Territory Stories

Parliamentary record : Part I debates (16 August 1990)

Details:

Title

Parliamentary record : Part I debates (16 August 1990)

Collection

Debates for 5th Assembly 1987 - 1990; ParliamentNT; Parliamentary Record; 5th Assembly 1987 - 1990

Date

1990-08-16

Notes

Made available by the Legislative Assembly of the Northern Territory

Language

English

Subject

Debates

Publisher name

Northern Territory Legislative Assembly

Place of publication

Darwin

File type

application/pdf

Use

Attribution International 4.0 (CC BY 4.0)

Copyright owner

Legislative Assembly of the Northern Territory

License

https://creativecommons.org/licenses/by/4.0/

Parent handle

https://hdl.handle.net/10070/220304

Citation address

https://hdl.handle.net/10070/699527

Page content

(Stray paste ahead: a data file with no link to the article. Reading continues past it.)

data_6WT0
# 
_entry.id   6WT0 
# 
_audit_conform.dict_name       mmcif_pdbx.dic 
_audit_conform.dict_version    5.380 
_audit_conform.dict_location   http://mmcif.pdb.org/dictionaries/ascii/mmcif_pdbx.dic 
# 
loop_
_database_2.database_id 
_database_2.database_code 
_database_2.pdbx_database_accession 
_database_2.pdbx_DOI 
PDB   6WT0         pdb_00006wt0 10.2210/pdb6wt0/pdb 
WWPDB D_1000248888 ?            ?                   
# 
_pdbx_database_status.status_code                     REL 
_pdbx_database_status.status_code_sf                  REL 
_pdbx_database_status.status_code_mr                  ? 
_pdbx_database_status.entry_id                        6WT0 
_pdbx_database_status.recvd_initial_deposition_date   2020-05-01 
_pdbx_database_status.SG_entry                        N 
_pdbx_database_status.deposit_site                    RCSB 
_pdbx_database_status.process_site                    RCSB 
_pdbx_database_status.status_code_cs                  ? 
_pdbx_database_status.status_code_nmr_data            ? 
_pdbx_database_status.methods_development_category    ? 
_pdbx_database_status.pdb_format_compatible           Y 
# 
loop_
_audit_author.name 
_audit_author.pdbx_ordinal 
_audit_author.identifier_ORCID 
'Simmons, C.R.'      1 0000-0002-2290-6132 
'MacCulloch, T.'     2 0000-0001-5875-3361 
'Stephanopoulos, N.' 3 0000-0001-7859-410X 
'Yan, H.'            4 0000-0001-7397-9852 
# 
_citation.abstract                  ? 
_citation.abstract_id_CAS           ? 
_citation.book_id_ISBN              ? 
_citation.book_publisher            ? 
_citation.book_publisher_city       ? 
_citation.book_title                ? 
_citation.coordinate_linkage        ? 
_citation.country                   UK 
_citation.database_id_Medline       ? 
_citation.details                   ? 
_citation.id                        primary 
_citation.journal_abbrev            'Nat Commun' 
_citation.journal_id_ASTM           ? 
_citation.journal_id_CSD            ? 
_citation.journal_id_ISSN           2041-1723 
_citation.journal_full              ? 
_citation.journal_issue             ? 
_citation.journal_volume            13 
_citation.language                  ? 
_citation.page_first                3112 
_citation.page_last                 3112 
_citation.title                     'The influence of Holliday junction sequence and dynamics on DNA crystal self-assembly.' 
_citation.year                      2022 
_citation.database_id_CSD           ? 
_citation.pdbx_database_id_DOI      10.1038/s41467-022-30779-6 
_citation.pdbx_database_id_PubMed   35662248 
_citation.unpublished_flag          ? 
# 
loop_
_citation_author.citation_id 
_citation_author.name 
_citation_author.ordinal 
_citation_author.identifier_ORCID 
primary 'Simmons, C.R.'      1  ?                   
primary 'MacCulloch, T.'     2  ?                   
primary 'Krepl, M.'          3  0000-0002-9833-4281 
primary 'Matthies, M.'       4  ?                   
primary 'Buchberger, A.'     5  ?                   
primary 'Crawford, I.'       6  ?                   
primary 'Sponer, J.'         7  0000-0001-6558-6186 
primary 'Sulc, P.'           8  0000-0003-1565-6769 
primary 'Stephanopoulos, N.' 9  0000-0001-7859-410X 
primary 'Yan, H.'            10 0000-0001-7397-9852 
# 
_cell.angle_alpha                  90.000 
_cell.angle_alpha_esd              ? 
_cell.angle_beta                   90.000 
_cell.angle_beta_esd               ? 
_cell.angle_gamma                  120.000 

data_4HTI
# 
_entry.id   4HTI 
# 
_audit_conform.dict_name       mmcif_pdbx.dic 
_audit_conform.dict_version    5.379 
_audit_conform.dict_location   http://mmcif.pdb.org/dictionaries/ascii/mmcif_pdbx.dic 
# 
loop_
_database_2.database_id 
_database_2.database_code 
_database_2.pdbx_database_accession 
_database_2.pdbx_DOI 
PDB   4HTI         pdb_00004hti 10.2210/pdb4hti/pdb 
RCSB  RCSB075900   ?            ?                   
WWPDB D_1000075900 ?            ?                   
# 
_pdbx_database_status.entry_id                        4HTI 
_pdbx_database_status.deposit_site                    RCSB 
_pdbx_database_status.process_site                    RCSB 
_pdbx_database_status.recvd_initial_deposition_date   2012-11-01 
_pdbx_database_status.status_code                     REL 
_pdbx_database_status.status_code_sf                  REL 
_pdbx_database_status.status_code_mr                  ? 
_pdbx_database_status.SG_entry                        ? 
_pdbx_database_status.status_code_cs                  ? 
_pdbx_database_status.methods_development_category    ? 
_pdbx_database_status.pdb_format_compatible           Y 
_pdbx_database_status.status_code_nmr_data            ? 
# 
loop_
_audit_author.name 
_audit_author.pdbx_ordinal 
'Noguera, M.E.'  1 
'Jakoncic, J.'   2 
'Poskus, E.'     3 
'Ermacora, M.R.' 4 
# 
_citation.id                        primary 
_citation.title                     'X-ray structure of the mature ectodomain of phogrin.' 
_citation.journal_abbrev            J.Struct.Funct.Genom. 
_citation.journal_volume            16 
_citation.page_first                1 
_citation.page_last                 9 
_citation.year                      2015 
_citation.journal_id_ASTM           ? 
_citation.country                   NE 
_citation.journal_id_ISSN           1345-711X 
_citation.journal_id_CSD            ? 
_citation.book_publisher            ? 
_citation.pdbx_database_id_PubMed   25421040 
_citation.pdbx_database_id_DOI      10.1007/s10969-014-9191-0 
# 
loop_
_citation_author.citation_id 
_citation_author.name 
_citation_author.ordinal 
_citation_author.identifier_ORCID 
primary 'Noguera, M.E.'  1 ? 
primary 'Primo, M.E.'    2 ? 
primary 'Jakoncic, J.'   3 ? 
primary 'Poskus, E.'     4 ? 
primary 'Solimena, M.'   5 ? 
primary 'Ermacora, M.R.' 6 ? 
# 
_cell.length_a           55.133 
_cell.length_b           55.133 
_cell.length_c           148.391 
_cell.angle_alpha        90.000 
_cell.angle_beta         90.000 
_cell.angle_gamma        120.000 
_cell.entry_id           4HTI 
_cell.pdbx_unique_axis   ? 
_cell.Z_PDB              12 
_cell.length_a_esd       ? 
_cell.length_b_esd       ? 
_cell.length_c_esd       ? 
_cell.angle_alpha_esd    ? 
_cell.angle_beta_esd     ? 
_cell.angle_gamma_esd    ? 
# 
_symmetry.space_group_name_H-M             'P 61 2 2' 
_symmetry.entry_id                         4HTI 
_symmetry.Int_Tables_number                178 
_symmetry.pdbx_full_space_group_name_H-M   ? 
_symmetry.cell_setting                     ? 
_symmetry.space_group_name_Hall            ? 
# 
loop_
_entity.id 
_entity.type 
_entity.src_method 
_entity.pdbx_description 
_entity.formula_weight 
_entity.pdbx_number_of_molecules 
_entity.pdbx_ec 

DEBATES - Thursday 16 August 1990 ahead and did it anyway. He returned to that community 3 years later. One of the man's sons had a bakery, 1 had a garage. and 2 or 3 others had .other businesses. Obviously, they had received some help, but the heartening thing was what the father said to Bob Katter. He told him that they had beaten the grog problem. I believe that the catalyst came from people being able to own their own bit of dirt. That is what encouraged them to have a go. Once one experi ences ali tt 1 e success in stand i ng on one's own feet, that can remove the need for something which drowns the feeling of hopelessness and pointlessness. I am very interested in suggestions about possible solutions or part solutions, even if they do no more than alleviate the problem of alcohol abuse in communities for a short time. I refer to a suggestion put to me by Mr Bill Ferguson. He is a white person who is married to an Aboriginal woman. He works for the Tangentyere Counci.l inA 1 ice Spri ngs. Everybody who has been concerned with the a 1 coho 1 prob 1 em knows that Bi 11 is very concerned and very genuine. He put a suggestion to me which I have mentioned previously in this House. It may not provide a total solution but he believes that it has some possibilities and I believe that we should take it seriously. Whilst there are some drafting problems with it at present, I am hoping to introduce a private member's bill which will deal with the situation in whi ch peop 1 e are habitua lly taken into protect i ve custody. Bi 11 suggested that it apply to a person who is habitually drunk and virtually ends up in perpetual custody. However, I take the chairman's point that there is a real problem in this area. The law says that people who are drunk cannot be served liquor. The problem lies in determining that a person is drunk. You cannot simply squeeze his arm and determine that by the colour that results. It is a difficult legal matter. My suggestion applies to the person who is habitually taken into protective custody. Whilst 'habitually' will have to be defined, I am referri ng to the peop.l e who take up so much of the time of the po 1 ice in Alice Springs and, no d.oubt, in other communities. I believe that there is a need to make this habitual drunkenness an offence. It .should not be punishable by jail. There does not seem to be any point in that and, as pointed out by Mr Ferguson, jail often is no deterrent. In fact, it is often welcomed, particularly in the cold weather. in Al ice Springs, when it offers at least the prospect of a warm bed,food etc. I bel i eve that the offenceshou 1 d be pun i shab 1 e by commun i ty serv i ce orders. Mr Ferguson made this specific when he said, that, particularly in Alice Springs, many of the Aboriginal drinkers are outcasts in their bush communities. Of course, the law would have to apply just as much to you and I, Mr Speaker. Sauce for the goose is sauce for the gander. The community service to be performed under the community service orders would be, specifically, the cleaning up .of rubbish in the oHender's home community. Mr Ferguson said quite firmly that the attitude to picking up rubbish among Aboriginal people is that it is a job for women and for white people. He believes that, if people in this situation were taken back to their home communities - which in many cases ;are dry - and made to clean up rubbish, it would help to change their attitude to drink. Of course, there could be some enforcement problems. However, I am aware that Keep Australia Beautiful is working in many Aboriginal communities with Operation Clean Sweep. Perhaps that program could be 1 inked wi th th i s strategy of us i ng communi ty servi ce orders. Bi 11 Ferguson believes that, if. people were made to clean up in their communities in front 9939


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